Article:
Cookies at breakfast—is there anything better? You can eat a breakfast oatmeal cookie in the morning and not feel guilty! These healthy cookies for kids and adults make easy grab and go breakfasts for mornings on the move.
These healthy cookies for kids and adults aren’t your typical cookie; they’re packed with nutrient-dense ingredients, plenty of fiber, and vitamins and minerals to support whole body health. The star of the show are the California Dried Figs which provide essential moisture and sweetness to each and every single bite of cookie, as well as fiber and important nutrients.
As a nutritionist with a master’s degree in nutrition, I believe in nourishing the body with real, whole foods. So, these cookies are a total win in my book. They’re a wonderful on-the-go snack (for bringing on walks with your kids, for example) and are an easy way to meal prep breakfast for the week.
With a base of rolled oats and almond flour, each breakfast oatmeal cookie is completely gluten-free. Rolled oats are a delicious source of fiber, specifically beta-glucan fiber noted to improve gut health. The friendly bacteria in our gut feed on beta-glucan (as well as other types of fiber) which helps to support regularity and digestive function. Almond flour is a great source of healthy fats, including heart-healthy monounsaturated fats.
California Dried Figs are the secret binding and sweetening ingredient in this recipe. We blend up dried figs (use either Golden Dried Figs or Mission Dried Figs) with coconut oil, almond milk or water, maple syrup, and vanilla extract for a dreamy fig puree that gets folded into the cookie mixture. Along with eating this fig puree by the spoonful (it’s SO good), this puree allows for minimal added sugar to the cookies, thanks to the natural sweetness found in figs. Dried figs are an amazing source of gut-healthy and satiating fiber, vitamins A, C, K, potassium, magnesium, zinc, copper, iron, and certain B vitamins. Dried figs are also a great source of antioxidants, which help to prevent free radical oxidation to cells, according to this 2015 study.
Other nutrient-dense ingredients in each breakfast oatmeal cookie includes chia seeds, pumpkin seeds, almond butter, and an egg. If you’re following a vegan diet, feel free to swap the egg with a flax egg. Simply mix one tablespoon ground flax seed with three tablespoons of water. Let sit for five minutes and use in place of the egg in this recipe.
With so many nourishing and satiating ingredients, baked fig breakfast cookies are sure to become a new favorite! Happy baking.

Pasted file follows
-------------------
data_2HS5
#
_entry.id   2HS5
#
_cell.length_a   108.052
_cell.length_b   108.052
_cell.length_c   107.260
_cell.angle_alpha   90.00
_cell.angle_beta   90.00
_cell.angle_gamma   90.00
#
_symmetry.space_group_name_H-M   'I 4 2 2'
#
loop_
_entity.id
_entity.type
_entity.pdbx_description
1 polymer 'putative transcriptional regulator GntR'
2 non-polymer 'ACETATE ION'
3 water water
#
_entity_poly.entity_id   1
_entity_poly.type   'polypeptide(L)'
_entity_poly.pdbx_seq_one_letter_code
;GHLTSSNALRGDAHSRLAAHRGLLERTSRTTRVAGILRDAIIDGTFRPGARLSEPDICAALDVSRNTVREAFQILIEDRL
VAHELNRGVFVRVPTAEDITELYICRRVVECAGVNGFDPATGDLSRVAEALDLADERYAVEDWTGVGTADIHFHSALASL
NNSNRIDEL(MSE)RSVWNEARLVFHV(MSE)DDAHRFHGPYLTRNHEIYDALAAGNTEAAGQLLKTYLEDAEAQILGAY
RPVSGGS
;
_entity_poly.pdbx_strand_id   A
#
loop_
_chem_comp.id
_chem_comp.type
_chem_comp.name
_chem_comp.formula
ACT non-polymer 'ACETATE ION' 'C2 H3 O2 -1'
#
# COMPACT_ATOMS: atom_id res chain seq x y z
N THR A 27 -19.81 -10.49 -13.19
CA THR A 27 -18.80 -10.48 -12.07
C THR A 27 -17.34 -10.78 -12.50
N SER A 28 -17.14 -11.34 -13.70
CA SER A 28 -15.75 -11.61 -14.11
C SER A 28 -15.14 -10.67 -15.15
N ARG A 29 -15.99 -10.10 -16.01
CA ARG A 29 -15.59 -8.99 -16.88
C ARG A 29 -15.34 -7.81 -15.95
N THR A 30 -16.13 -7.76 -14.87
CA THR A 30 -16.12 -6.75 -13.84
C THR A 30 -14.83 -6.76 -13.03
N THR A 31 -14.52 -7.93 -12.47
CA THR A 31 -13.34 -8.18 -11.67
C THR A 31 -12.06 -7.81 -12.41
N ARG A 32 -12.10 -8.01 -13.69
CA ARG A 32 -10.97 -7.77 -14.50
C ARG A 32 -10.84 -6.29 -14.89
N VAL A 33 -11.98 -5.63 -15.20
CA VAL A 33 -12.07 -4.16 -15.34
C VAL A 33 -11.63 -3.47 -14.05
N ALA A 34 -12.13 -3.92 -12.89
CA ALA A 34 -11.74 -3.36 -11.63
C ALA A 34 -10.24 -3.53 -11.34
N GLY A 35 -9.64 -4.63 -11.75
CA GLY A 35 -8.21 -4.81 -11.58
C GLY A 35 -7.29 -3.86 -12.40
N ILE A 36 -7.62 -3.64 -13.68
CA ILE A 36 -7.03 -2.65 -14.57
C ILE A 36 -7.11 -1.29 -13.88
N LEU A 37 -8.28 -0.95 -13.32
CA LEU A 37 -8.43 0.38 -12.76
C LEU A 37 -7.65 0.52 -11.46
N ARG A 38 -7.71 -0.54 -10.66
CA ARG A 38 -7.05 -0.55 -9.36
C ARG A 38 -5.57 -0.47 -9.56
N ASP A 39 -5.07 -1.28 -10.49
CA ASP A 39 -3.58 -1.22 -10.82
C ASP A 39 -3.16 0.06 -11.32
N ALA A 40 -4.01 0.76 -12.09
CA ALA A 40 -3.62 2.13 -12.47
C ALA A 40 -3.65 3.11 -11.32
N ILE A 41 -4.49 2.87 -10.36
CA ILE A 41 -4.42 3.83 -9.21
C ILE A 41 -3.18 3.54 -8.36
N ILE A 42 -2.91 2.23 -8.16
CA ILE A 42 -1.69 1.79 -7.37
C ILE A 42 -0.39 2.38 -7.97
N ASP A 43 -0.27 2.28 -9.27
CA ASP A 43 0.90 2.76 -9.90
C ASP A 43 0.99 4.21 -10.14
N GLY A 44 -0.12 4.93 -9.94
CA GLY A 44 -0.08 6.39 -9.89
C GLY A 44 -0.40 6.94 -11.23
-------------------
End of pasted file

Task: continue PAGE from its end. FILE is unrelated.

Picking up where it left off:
Almond Breakfast Oatmeal Cookies with Figs
- 1 cup Orchard Choice or Sun-Maid California Figs , roughly chopped, divided
- 1/4 cup coconut oil , melted
- 1/4 cup unsweetened almond milk or water
- 1/4 cup maple syrup
- 3 tablespoons almond butter
- 1 teaspoon vanilla extract
- 1 1/2 cups rolled oats
- 3/4 cup almond flour
- 1/4 cup chia seeds
- 1/4 cup pumpkin seeds
- 1 teaspoon cinnamon
- 1/2 teaspoon sea salt
- 1/2 teaspoon baking soda
- 1 large egg (or flax egg to make it vegan)
- Preheat oven to 350 degrees Fahrenheit and line a baking tray with parchment paper.
- Add 3/4 cup California Dried Figs, coconut oil, almond milk or water, almond butter, vanilla extract, and maple syrup to a food processor. Blend on high until mixture becomes a thick, sticky paste. If the mixture is too crumbly, add in another tablespoon almond milk or water. Process until fig paste is smooth and silky – about 30-45 seconds. Set aside.
- To a large bowl add rolled oats, almond flour, chia seeds, pumpkin seeds, cinnamon, sea salt, baking soda, and remaining 1/4 cup roughly chopped California Dried Figs. Stir well to combine. Pour in fig puree and add egg. Stir well to combine and integrate mixture.
- Use your hands to scoop a heaping tablespoon of mixture and form into a ball. Place on lined cookie sheet and press to slightly flatten. Repeat for the remainder of the cookie mixture.
- Bake cookies 13-15 minutes or until edges are slightly golden. Remove cookies from oven and let cool on a cookie rack.
- Serve cookies – for breakfast! – with a glass of almond milk or a coffee! Enjoy!
These cookies are amazing! I substituted a few things for the ingredients I didn’t have on hand and everyone went crazy for them! This recipe is a keeper!
That’s wonderful, Grace! We are so glad to hear you enjoyed the recipe. Here’s to breakfast cookies with our California Dried Figs in them in the morning!
Very tasty! My wife is on a keto diet and still cannot fully enjoy these, but she had so much on hand: chia, pumpkin, almond butter, coconut oil…! Even a bag of shredded coconut, so I added a 1/4 cup of that. Only one quibble: they are a bit salty; 1/4 t should be sufficient. But they bake up just as pretty as your pictures. Yumm! My photos is on Instagram.
Thanks for baking up our almond fig breakfast cookies, Mike. Glad to hear about your addition of shredded coconut—yum! Your breakfast cookies look delectable!
I made these with butter since I didn’t have almond butter and canola oil because I didn’t have coconut oil and the cookies still tasted delicious.
We are so glad you enjoyed them Sheri!